Astrophotography Tips & Tricks!

Photographing stars is definitely something you should try out if you can, it's fun and just plain cool. Really anything night photography related is super fun and I love it! I did a lot of astrophotography this past summer and thought I'd share some things I've learned.

Some of the things you will need:

A tripod! Your tripod is your new best friend, always have it if you're doing long exposure stuff. 

A flashlight! Flashlights are fantastic, they can help you light paint, find something you dropped (Lol...totally have never done that.), and in general super handy to have.

A remote shutter release! This one isn't a must but it definitely helps eliminate blur. 

Basic Guidelines:

Have your aperture as wide as it can go, say F/2.8 or whatever your lowest is.

Have your shutter speed really slow, try a couple seconds and if the photo is too dark go longer!

On your ISO try starting out at 3200 and go from there! Depending on your situation you may need to lower it or bump it up. Keep in mind that the higher you go on ISO the more noise/grain you'll have!

Don't be afraid to try out different settings even if you like what you're currently getting, who knows, you might like it better!

Long exposure is the coolest thing ever!

When you're taking photos at night you're using long exposure, which is where your lens stays open for longer periods of time and in turn it soaks up light from everywhere. In example: the photo below was taken at a shutter speed of 15 seconds (long exposure), the longer I leave the lens open the brighter the photo will be. You really just have to experiment with it, too long of an exposure and your stars will begin to blur and become little dashes! When that happens they call it Star Trails, I've seen some really amazing photos using that technique! I haven't tried it out yet, but I'm hoping to this year.

Light pollution.

Light pollution is huge. Depending on what you're going for you can do all sorts of things with or without it. Ideally you want a place with no light pollution, light pollution meaning light coming from towns, cities, yard lights, the moon, etc. I'm not saying you can't shoot near light pollution, because you can definitely manipulate it to your advantage. It all depends on what you want the end photo to look like.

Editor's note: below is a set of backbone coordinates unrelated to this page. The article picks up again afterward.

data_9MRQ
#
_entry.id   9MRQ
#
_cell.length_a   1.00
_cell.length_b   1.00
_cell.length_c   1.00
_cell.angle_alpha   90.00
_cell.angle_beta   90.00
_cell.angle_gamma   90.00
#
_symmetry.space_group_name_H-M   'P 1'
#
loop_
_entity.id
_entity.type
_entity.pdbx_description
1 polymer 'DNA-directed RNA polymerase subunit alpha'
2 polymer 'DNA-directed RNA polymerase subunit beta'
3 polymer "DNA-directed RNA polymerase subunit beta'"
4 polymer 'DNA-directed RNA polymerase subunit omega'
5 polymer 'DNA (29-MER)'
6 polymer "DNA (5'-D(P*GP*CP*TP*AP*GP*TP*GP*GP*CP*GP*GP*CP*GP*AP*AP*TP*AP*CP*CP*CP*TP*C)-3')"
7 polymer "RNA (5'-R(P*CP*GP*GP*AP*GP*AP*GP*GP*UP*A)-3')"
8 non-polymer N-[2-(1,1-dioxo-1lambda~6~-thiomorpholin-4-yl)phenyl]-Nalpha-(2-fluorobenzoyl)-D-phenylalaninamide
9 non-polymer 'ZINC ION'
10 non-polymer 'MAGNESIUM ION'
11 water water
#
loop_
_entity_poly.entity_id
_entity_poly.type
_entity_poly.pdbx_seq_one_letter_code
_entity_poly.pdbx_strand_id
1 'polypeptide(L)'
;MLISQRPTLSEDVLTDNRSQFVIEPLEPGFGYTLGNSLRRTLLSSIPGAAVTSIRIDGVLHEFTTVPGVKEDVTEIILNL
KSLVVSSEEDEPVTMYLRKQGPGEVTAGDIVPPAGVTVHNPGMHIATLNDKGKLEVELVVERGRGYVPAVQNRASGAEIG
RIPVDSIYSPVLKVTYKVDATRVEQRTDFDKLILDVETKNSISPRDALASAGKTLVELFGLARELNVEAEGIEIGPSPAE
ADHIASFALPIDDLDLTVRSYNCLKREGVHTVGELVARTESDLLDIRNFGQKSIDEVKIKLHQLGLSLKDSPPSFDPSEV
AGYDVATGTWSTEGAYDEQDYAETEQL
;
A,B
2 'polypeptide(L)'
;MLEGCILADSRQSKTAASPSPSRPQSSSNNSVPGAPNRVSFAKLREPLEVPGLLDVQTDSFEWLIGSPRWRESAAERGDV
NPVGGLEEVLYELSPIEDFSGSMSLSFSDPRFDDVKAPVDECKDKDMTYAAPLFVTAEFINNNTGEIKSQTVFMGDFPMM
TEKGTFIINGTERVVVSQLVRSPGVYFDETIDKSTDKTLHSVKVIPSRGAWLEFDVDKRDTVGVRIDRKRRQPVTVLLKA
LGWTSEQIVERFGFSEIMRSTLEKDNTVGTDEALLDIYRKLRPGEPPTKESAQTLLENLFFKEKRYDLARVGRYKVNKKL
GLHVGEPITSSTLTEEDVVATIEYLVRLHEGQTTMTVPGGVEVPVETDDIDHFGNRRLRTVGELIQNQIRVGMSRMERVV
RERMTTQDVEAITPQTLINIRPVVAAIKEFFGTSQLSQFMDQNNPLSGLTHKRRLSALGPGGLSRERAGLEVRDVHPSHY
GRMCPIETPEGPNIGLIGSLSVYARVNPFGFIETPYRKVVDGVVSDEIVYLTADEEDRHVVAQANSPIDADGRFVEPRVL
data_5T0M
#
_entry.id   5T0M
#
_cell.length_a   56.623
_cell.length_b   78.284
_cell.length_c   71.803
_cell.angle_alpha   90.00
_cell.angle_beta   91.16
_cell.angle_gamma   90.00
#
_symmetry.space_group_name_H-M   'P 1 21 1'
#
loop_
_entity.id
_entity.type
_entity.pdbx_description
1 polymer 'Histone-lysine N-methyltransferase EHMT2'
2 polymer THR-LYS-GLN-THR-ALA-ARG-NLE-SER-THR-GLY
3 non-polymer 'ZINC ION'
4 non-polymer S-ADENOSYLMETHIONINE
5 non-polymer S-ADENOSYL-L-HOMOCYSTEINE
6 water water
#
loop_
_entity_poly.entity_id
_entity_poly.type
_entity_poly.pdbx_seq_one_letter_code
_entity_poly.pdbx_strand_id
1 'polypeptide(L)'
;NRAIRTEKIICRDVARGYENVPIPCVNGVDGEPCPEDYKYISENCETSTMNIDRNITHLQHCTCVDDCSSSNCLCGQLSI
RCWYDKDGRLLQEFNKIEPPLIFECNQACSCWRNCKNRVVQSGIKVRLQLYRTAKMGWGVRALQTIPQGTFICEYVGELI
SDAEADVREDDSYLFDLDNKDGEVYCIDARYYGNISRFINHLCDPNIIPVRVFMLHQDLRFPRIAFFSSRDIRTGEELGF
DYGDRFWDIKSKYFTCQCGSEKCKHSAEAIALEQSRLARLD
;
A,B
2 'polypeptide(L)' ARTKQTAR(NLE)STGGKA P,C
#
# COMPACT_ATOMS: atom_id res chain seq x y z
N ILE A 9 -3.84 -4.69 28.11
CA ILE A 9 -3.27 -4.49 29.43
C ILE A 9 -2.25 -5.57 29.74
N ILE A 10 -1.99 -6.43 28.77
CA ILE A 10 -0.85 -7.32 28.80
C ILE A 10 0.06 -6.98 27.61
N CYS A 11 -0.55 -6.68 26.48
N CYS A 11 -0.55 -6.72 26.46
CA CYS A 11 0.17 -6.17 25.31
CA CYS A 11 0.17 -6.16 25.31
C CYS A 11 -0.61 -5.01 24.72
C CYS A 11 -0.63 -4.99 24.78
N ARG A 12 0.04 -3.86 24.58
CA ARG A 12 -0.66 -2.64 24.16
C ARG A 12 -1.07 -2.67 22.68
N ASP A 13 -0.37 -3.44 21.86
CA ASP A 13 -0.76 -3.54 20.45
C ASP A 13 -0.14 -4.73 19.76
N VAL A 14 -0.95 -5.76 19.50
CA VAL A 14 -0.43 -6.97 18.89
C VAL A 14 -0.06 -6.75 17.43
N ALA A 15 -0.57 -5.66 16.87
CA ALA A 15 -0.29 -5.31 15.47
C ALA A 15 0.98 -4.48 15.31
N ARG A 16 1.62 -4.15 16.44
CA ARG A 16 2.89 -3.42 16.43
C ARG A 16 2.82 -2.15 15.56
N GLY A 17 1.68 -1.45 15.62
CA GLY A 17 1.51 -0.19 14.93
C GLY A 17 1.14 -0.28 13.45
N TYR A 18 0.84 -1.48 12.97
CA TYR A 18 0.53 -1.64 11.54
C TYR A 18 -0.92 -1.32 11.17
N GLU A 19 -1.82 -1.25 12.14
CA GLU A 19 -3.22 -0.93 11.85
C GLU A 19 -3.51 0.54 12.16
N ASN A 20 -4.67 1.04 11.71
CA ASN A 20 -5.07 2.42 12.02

Why avoid light pollution you ask? Well if you have a lot of light pollution you run the risk that it will wash out your stars. Because your lens is staying open for longer amounts of time it draws in a ton of light from all light sources, the longer it's open the brighter the light source gets, that means if the moon is out and you're on a long exposure more than likely the moon will be blown out and you won't have any stars. Try to shoot when the moon isn't full when doing astrophotography.

The photo below was taken facing a town, creating a glow on the horizon, it turned out great and the light pollution was faint enough that it didn't wash out the stars.

Patience is the name of the game.

Night photography is very time consuming, you have to have patience to get the shot you want. You might have to wait for the milky way to get to that particular spot you need it at, you might have to wait for it to get completely dark out, you'll be waiting on your lens to finish it's exposure, let's face it, you'll be waiting on a ton of things! But when you enjoy doing it, it's not bad at all. The time flies and before you know it, it's time to pack up and go home.

Experiment, experiment, experiment!

I can't stress this enough, experiment all the time! Try out a different ISO setting, try different aperture (the F/number), try different shutter speeds (long exposure), try light painting, try anything. Half the fun is playing with the light and trying out all the different possibilities!

That's all for now! 

Thank you so much for reading! I love night photography and hope you try it out!

-Penny 

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